I knew I was taking a bit of a gamble when I bought my phone as the whole Fairphone project felt like an exciting experiment. I spent about 3 times more on the phone than I have ever spent on a phone before and I wouldn’t have done that for any other company. I’m still happy to have contributed my money to finding out whether a globally fair phone was possible and financially viable. And I still have a working phone, so I’ll see how long it limps on for. But am I convinced enough of the project’s success to invest again? At the moment, I don’t think so, sorry.

(PS: It would be nice if you could fix the ‘special page for Fairphone 1 owners’. The link from email returns a 504 Gateway Time-out error message and the link from the post above lets me in, then after about 5 seconds kicks me out on my a*se. Kind of adds insult to injury…)


Thanks to all of you for the effort you put in to making the Android 4.4 upgrade. I used the different Alpha and Beta releases and most of the phone worked really well, with only Bluetooth LE being problematic, and I fully understand that was not your fault :slight_smile: It was a very worthwhile effort, which extended the useful life of the phone for me.

I have now passed on my FP1U to a friend based in the Netherlands, and he is very happy with it. I didn’t tell him that the software was only a beta version and he has not noticed that it is. Great work, and thanks again!



Sorry about this. We are aware of the issues and our developers are working on a solution.


I find it very hard to get my head around this.
Under the premise of focusing on FP2, I can understand the reasoning behind it, but stopping the work on FP1 after such a short time goes so strongly against the very idea of a sustainable phone that I am not convinced about the priorities. I wonder whether really more impact is made (globally) by focusing on FP2 (-> maybe! … I hope so!) but also I wonder whether FP2 will be stopped comparably soon…?
So far I am happy that my FP1 is still working well, I am also optimistic about the hardware, but I do use it a lot and I can foresee the time when apps I use regularly will stop working with the current OS…


Fully agree - I’m still supporting fullhearted the idea of sustainability. But after all frustrations many of the FP1 users suffered (i.e. OS-Updates …), this news is just frustrating.

Also fully agree


I’m not happy with this decision at all. I bought the Fairphone 1 mainly because I hate the idea of having to buy a new phoneeach few years. I can live with the old Android because what counts for me is that it works, I have not encountered much problems due to the old software and I accepted that.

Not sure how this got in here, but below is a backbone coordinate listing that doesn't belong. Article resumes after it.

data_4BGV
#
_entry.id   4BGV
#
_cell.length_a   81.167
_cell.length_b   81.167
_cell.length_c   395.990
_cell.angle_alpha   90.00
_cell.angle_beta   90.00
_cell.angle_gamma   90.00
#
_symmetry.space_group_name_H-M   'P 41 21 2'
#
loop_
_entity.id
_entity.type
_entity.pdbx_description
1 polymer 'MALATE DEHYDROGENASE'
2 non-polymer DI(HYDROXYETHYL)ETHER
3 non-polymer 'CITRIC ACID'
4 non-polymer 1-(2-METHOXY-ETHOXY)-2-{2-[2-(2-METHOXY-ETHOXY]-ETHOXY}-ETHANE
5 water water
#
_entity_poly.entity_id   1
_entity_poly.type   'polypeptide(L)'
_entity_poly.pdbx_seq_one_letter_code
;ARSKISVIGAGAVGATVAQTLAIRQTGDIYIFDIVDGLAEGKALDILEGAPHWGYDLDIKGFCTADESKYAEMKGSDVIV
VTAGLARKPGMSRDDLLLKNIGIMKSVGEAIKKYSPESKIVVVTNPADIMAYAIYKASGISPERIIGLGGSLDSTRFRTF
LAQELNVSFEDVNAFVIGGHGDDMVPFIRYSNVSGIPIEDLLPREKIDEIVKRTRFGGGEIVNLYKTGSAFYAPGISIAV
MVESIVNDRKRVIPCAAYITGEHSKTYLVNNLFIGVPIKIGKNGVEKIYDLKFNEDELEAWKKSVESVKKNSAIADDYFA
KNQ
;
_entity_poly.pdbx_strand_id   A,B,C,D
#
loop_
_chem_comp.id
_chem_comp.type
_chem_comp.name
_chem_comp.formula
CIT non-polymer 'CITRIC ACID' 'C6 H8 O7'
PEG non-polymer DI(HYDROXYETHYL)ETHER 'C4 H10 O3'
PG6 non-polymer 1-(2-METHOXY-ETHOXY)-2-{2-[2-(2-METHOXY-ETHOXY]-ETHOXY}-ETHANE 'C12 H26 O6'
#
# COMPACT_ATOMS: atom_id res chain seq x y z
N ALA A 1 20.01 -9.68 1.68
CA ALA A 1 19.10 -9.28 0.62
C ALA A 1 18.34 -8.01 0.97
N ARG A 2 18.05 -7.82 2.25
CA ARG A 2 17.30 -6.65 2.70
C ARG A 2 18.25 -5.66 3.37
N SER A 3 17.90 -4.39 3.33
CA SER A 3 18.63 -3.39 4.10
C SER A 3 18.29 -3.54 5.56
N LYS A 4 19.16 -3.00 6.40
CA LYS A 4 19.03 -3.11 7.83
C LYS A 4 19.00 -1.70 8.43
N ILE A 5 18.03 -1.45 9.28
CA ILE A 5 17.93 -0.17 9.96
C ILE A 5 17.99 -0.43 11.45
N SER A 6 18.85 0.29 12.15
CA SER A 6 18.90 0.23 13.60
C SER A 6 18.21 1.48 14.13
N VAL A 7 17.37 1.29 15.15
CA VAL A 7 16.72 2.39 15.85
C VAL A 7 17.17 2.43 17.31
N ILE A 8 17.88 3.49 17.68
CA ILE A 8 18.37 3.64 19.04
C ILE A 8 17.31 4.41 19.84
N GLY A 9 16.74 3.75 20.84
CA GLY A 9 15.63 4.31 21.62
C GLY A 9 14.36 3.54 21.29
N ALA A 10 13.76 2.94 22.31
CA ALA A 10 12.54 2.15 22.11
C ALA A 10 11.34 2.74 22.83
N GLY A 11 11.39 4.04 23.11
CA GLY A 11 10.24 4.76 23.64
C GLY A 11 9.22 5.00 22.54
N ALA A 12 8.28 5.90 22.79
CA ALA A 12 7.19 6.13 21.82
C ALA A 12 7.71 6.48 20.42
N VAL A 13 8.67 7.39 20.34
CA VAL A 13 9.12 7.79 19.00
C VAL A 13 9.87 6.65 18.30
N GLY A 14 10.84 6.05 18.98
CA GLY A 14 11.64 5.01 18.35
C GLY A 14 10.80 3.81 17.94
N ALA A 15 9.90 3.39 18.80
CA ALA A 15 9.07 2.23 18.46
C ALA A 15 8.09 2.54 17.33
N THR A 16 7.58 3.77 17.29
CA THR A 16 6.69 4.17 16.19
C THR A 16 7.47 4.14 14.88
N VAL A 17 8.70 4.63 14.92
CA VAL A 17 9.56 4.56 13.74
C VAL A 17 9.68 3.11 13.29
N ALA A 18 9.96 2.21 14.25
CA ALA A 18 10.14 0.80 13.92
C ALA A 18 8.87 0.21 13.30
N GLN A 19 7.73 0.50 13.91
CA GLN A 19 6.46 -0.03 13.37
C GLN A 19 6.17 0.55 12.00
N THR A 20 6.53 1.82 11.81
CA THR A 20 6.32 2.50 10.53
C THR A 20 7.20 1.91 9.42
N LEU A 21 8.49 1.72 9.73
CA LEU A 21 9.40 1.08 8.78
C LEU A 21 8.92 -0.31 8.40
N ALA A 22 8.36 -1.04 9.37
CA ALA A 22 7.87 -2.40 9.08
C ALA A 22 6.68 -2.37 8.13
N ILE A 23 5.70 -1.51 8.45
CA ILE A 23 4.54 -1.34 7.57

What really hit me today is that there will not be any spare parts produced anymore. I changed the back cover, the midframe and the battery up until now. The prospect of something else breaking or not working and then having a phone with broken and unfixable parts is really something I was hoping I could avoid by buying this phone and so I am disappointed with this decision. This might be necessary for the future of the Fairphone brand but for me as a user who backed the movement during as one of the first 5000 buyers, this is disappointing.

Please mind, I still support the idea and believes of Fairphone and value the efforts it takes in sustainability, improving lives and work conditions.

But: There were bumps in the road, as one could expect when you do something new, but this is somehow seems like a full stop for a phone that should be long lasting.

edit: sorry, seems like this is now a reply to @katrin’s post, that was a mistake.


Can’t you at least release a new version of Android 4.2 with some security fixes? Please. I don’t need Android 4.4, but I don’t want to use OS with security holes.


Very much what @Isata said.

I may add that I recently broke my display, and I am getting comments from various sides that the “sustainability marketing” is crap. Only this weekend, I apologetically defended Fairphone and told several people that at least FP was still trying to get Android 4.4 to the phone - despite being quite aware that Android O is probably hitting the market this year in Barcelona as version 8, and 7.1 is the current version.

Given my experience, and the current price of €529.38, I am seriously in doubt if I should replace my FP1 with a FP2.

I wonder if you can at least set up a buyback program for people who will buy a FP2. This would be some kind of incentive. And I seriously beg you not to let down FP2 customers the same way. I convinced several people of buying a FP2, and in general they are satisfied customers. If the same story happened again to FP2 users - a drop of support well within the lifetime of a standard smartphone - this would be horrible.


I don’t have a FP1 anymore because it was stolen :cry:, but the main reason I bought it to contribute to let the project start was that was born to last, so I’m pretty disappointed.
I think that the minimum you can do for the rest of the owners of FP1 is to let them have a huge discount to get FP2.
And please, I have now FP2 and I’m super happy with it: make it last. For real.


Thanks, still hope for those sources the company worked on until recently.

This is a question of copyright. All the stuff that we would be allowed to publish is pretty boring because it is out there already. The juicy parts are proprietary to Mediatek. There are some Fairphone related changes to open source parts. But they are really really minor…

Did Fairphone ever consider crowdfunding specific spare parts? I am primarily thinking of displays and motherboards (as opposed to batteries) here because those are expensive enough to justify the losses from transaction costs involved in crowdfunding. This way you would have had the certainty that you would not produce a large amount of excess spares that would never be sold/needed.